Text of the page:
Saratoga County water project surges ahead

The ongoing project to provide Saratoga County water is flowing along smoothly, according to water authority officials, and there has even been talk of expanding the areas it is to serve as the towns of Halfmoon, Stillwater and Waterford prepare for a coming EPA dredging of the Hudson River that could endanger their water source.

Although the $67 million county water project was chiefly intended to provide 3 million gallons of water daily to a Foundry company microchip manufacturing facility in the Luther Forest Technology Campus, where the line is planned to terminate, newfound interest from neighboring municipalities could change that.

The towns of Stillwater and the Village of Stillwater have asked the county to investigate the possibility of extending the system to Stillwater because they don't have an alternative water source, said John Lawler, chairman of the Saratoga County Water Authority and supervisor of Waterford. "Stillwater doesn't have an option, they need an alternate water supply."

All together, the communities could draw 4 million gallons per day, effectively doubling the scope of the water system. Although the water authority will be conducting a formal study, Lawler indicated that usage fees would offset the costs of extending the line to already existing infrastructure.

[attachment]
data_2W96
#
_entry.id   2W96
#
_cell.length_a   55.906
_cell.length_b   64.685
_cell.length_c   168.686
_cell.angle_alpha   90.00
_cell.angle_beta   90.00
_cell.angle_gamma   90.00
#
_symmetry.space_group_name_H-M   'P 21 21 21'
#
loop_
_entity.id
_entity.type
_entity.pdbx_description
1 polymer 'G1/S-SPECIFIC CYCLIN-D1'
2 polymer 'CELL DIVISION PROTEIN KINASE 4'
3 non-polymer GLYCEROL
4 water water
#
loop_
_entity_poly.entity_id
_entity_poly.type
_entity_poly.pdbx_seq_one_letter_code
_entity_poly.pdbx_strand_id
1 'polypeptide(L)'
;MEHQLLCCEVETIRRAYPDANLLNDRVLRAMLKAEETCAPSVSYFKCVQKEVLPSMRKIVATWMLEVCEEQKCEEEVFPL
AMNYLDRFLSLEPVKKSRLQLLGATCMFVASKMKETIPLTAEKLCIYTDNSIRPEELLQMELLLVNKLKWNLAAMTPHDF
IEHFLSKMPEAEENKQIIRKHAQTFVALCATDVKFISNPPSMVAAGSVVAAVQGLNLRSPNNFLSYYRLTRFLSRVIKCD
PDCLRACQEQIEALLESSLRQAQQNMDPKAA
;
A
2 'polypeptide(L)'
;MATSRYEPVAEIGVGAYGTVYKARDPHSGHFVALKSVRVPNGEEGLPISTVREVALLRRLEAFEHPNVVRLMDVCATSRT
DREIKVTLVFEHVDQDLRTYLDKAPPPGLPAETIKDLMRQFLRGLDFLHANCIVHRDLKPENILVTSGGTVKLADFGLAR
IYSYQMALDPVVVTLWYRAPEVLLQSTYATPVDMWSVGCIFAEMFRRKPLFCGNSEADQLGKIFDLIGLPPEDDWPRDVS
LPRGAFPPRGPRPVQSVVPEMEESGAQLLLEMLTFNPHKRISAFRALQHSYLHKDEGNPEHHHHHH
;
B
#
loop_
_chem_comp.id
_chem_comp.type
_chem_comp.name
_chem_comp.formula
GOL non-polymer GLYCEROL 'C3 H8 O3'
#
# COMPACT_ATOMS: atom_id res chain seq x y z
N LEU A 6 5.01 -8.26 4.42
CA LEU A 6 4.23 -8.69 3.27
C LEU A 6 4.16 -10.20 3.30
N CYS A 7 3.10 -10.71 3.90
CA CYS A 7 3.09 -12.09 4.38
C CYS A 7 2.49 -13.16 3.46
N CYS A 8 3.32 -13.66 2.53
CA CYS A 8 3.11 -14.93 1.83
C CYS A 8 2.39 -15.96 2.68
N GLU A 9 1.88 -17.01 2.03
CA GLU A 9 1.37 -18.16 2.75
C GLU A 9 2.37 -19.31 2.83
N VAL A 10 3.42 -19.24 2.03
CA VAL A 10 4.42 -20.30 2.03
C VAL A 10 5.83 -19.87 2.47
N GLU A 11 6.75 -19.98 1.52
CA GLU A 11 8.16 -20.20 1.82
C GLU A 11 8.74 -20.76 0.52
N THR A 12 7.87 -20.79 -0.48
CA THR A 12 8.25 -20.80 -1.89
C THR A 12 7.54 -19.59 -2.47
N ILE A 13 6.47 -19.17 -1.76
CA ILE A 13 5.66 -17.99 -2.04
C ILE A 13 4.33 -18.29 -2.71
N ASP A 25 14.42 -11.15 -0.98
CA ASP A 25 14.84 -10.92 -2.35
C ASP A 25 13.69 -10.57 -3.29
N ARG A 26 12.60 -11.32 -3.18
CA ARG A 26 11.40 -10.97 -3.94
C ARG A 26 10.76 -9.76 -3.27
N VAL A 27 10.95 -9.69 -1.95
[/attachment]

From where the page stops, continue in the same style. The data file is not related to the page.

"The initial review seems to indicate that would more than pay for the cost of the extension of the line," he said.

The three towns draw their water from the Hudson, and fear that when the EPA dredges the river later this year for polychlorinated biphenyls (PCBs, a known carcinogen) it will make their water supply undrinkable. The EPA has offered to build a connection to Troy's water system for Halfmoon and Waterford, but won't pay for any increases in the cost of water. That arrangement isn't acceptable to local leaders.

"My concern is that there's never been a cleanup of this scale," said Halfmoon Supervisor Mindy Wormuth. "The EPA should err on the side of caution and buy the water."

Vote on this Story by clicking on the Icon


Use the comment form below to begin a discussion about this content.

Sign in to comment